What happened when a writer stumbled upon a famous Puerto Rican astrologer's capes
SCOTT SIMON, HOST:
Walter Mercado enchanted viewers with his astrological readings and flamboyant capes for decades on Spanish-language television.
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WALTER MERCADO: (Speaking Spanish).
SIMON: Walter Mercado died in 2019, but his memory lives on in the hearts of his fans and in a Puerto Rican shopping mall. Writer Edgar Gomez came across a trove of Walter Mercado's clothes and accessories there this summer, including capes, perfumes, brooches and so much more. They kept going back and wrote about it in "De Los" in the Los Angeles Times. Edgar Gomez joins us. Thanks so much for being with us.
EDGAR GOMEZ: Thank you so much for having me. I'm so honored to be here to talk about Walter Mercado.
SIMON: Well, first, how did all this this treasure trove wind up at a mall in Puerto Rico?
GOMEZ: So I can tell you about the shop and the shopkeeper who I spoke to on one of my visits. His name is Tony Tafanelli (ph), and he used to actually be Walter's fish tank cleaner. And while doing that, he became good friends with a family, especially Walter's nieces, who after Walter passed away, they were left to handle his estate. And because they knew Tony had this antique shop at the mall, they were like, oh, will you help us sell some of these items?
SIMON: What's in this treasure trove?
GOMEZ: The first time I went into the shop, it felt like I was breaking into Walter's bedroom or something. It felt like an invasion of privacy almost because it literally had a bunch of his clothes, again, rings, his spiritual texts, perfumes still in their plastic wrapping. It felt very personal and intimate, which is really what drew me to it and what I appreciated about being there, 'cause it felt like an immersive experience.
SIMON: Well, help us understand what Walter Mercado meant growing up to you and to so many others, for that matter.
GOMEZ: I was introduced to him in the '90s, when he was on this daily news program called "Primer Impacto." And it's this really dramatic new show where they basically highlight the most shocking, sensational stories from all over the world. And pretty much after, like, 20 minutes of watching the show, you like, do not want to leave your house 'cause it puts, like, the fear of the world in you.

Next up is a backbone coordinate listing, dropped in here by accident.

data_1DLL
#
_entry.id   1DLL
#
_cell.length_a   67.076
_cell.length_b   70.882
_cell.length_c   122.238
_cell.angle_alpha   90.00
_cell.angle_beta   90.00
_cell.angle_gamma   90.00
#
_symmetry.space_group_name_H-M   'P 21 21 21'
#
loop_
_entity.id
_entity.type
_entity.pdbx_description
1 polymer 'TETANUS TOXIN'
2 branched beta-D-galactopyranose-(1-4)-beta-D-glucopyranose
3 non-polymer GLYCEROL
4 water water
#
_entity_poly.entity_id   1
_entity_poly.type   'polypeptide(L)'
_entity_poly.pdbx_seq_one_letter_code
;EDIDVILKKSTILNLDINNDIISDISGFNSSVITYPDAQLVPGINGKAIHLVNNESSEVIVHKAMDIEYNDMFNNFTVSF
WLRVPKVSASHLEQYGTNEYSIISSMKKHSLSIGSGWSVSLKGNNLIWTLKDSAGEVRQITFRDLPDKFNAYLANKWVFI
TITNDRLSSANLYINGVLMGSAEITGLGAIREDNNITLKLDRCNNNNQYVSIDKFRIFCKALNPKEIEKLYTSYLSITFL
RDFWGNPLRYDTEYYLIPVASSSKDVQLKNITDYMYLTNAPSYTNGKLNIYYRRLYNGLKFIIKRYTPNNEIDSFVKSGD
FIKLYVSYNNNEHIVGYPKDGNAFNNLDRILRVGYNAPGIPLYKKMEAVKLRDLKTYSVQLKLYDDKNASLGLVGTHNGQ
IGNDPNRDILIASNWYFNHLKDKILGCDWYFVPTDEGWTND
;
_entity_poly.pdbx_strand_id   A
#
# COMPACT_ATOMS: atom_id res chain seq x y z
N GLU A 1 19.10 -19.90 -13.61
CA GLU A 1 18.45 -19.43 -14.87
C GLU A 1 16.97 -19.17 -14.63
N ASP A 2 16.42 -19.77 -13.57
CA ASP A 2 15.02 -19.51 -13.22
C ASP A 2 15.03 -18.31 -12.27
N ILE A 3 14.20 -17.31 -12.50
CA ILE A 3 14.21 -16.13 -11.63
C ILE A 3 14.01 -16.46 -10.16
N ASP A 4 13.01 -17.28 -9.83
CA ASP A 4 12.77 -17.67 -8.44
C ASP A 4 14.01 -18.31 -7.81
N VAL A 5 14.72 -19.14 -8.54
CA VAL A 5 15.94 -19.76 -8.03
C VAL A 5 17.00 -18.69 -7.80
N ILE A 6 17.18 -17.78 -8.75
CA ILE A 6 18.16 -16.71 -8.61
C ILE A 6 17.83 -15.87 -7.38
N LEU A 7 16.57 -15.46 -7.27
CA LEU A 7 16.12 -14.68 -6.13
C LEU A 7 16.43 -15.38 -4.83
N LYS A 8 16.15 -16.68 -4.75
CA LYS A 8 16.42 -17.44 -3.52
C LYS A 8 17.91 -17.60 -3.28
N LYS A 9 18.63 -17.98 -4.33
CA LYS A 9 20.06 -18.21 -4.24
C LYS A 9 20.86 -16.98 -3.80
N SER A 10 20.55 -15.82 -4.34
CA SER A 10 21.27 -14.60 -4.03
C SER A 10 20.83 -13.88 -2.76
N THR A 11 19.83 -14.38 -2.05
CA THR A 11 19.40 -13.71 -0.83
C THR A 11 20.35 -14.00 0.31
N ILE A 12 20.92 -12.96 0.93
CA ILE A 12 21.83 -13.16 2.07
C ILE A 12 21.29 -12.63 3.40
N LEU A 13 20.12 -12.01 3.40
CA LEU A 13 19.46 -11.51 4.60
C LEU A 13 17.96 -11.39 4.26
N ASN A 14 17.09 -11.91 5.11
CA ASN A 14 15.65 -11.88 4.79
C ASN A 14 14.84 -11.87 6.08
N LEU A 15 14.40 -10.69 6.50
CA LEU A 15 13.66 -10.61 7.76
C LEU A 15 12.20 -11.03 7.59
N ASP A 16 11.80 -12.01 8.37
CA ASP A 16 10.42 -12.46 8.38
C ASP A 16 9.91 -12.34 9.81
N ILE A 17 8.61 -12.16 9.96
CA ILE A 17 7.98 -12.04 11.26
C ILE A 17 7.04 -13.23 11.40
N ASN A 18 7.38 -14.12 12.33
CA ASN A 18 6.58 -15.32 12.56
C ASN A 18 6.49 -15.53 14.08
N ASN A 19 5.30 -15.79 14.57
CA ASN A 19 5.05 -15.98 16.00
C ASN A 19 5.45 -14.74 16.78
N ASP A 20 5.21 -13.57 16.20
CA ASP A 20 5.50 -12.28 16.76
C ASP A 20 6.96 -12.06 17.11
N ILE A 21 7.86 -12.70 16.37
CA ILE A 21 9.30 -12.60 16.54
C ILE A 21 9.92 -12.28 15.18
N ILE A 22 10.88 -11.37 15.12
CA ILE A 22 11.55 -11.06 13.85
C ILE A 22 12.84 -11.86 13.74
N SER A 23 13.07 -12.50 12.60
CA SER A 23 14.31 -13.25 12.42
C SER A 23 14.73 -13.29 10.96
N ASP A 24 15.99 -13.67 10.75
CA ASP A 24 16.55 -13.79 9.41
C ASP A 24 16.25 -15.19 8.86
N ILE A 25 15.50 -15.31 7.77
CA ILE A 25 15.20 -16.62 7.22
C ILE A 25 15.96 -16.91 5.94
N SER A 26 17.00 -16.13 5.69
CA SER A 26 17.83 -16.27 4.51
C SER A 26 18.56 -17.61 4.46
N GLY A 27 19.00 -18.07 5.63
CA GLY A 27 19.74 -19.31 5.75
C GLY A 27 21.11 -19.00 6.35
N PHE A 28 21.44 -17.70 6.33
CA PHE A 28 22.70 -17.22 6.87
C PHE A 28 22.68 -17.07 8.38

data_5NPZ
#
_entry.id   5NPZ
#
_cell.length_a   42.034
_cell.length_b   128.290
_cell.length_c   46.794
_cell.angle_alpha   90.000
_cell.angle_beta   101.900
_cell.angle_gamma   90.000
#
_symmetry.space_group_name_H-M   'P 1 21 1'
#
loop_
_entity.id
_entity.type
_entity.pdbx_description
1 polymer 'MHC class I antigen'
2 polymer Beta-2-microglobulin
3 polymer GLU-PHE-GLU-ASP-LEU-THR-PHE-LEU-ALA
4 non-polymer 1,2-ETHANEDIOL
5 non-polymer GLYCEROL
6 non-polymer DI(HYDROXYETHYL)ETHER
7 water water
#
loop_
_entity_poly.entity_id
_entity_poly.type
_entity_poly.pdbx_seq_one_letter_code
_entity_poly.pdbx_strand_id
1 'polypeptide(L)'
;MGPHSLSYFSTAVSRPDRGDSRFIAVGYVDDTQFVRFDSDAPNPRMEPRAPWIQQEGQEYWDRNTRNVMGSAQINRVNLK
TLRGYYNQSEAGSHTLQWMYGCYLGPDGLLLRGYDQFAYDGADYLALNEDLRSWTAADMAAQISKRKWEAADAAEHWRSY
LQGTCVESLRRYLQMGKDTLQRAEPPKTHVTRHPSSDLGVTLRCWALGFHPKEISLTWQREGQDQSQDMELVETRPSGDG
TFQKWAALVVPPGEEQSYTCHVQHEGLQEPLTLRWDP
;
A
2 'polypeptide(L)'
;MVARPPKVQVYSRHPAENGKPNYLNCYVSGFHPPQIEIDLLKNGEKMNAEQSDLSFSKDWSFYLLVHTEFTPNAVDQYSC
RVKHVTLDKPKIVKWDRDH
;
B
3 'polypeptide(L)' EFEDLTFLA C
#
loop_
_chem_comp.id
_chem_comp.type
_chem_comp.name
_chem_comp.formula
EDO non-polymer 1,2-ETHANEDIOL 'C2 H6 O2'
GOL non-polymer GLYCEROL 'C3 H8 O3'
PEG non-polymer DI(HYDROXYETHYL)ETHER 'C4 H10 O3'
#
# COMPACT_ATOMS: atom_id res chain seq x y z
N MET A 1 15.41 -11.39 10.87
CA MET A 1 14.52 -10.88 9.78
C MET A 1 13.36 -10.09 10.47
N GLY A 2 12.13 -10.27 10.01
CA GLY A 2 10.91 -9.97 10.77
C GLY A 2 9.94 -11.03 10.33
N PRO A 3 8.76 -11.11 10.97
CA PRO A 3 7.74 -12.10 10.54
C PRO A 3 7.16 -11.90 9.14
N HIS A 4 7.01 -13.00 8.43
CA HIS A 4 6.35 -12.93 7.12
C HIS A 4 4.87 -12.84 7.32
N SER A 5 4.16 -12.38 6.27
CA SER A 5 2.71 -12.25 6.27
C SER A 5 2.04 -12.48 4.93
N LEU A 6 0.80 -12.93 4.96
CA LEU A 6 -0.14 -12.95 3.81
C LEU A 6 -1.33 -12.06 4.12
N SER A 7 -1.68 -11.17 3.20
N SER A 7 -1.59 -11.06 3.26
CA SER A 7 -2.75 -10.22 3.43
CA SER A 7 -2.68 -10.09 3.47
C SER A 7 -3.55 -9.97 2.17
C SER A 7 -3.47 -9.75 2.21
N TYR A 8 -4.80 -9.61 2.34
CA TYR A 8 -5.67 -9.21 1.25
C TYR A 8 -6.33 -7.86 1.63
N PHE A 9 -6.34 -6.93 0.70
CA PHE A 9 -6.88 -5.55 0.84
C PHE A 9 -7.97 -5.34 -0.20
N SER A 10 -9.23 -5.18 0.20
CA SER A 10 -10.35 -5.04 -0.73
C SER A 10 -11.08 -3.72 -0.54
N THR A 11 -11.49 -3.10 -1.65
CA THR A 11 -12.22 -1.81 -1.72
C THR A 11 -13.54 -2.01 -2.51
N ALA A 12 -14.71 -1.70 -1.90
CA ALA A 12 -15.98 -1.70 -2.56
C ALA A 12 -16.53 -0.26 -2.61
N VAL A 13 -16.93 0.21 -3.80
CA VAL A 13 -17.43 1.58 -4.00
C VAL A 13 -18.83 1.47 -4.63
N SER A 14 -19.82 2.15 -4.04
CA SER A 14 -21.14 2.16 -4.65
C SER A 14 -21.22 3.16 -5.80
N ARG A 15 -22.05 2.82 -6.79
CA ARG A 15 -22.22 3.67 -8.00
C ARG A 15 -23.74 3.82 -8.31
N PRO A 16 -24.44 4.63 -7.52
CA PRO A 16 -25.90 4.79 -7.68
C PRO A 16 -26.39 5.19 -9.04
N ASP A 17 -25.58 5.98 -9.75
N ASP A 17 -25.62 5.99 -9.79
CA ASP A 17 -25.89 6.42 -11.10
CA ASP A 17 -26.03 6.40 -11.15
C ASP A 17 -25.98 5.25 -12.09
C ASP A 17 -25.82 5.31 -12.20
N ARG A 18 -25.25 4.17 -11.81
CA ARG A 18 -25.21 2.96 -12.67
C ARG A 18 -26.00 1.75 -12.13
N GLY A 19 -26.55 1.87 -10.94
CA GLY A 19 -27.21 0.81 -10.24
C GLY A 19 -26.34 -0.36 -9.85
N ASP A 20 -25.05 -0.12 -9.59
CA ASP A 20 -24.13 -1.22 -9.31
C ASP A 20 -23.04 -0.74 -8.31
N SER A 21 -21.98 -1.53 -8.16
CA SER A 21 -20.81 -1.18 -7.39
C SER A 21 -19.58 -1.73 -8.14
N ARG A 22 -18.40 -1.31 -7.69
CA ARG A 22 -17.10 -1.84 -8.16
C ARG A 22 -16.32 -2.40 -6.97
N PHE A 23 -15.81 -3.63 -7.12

GOMEZ: But then Walter would come on - he had an astrology segment - and he would be sitting on a gilded throne, and there'd be smoke machines going behind him, and he'd have, like, gold rings on all of his fingers, and he'd wave them in the air to hypnotize you. And it was, like, a relief from all of the bleak news that you just saw. He would tell you that you were special, that you mattered, and he would just make you feel important. And so I think a lot of Latinx people really, like, needed to hear that.
On a personal level, I knew that there was something different about me, and I recognized that difference in Walter. The show would come on, and my grandma would be watching Walter on TV, and I would be watching her sort of like, OK, I guess she's cool with a man in, like, makeup and jewels and all this. Maybe that means that I can do that. Maybe that means she's going to be cool with me. And so on a personal level, he's sort of served as a stand-in for my queerness.
SIMON: Yeah. I gather you ended up buying a brooch.
GOMEZ: On one of my last visits, the shopkeeper approached me, and we just got to talking, and he was like, do you want to touch any of these things that are behind the glass? I was like, yes, I want to see this brooch that I'd had my eye on for a while. It is this ruby brooch, and it's in the shape of a flower. And he let me see it, and I held it, and I just got goosebumps. He ended up selling it to me at a discount. I got it for $40, and now it's just, like, a little bit of Walter that I can carry around with me.
SIMON: Have your eye on anything else?
GOMEZ: I mean, my fantasy is to have a cape. I'm gradually saving up for that. Hopefully after this comes out, people don't rush and buy all of the capes or at least save me one.
SIMON: I hope you get the cape you really want.
GOMEZ: Yeah, one day. I'm saving up. Or I might just, like, sneak in at night and steal it.
SIMON: Edgar Gomez, author of the book "High-Risk Homosexual." Thank you so much for being with us.
GOMEZ: Thank you for having me.
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MERCADO: Mucho, mucho, mucho, mucho amore. Transcript provided by NPR, Copyright NPR.
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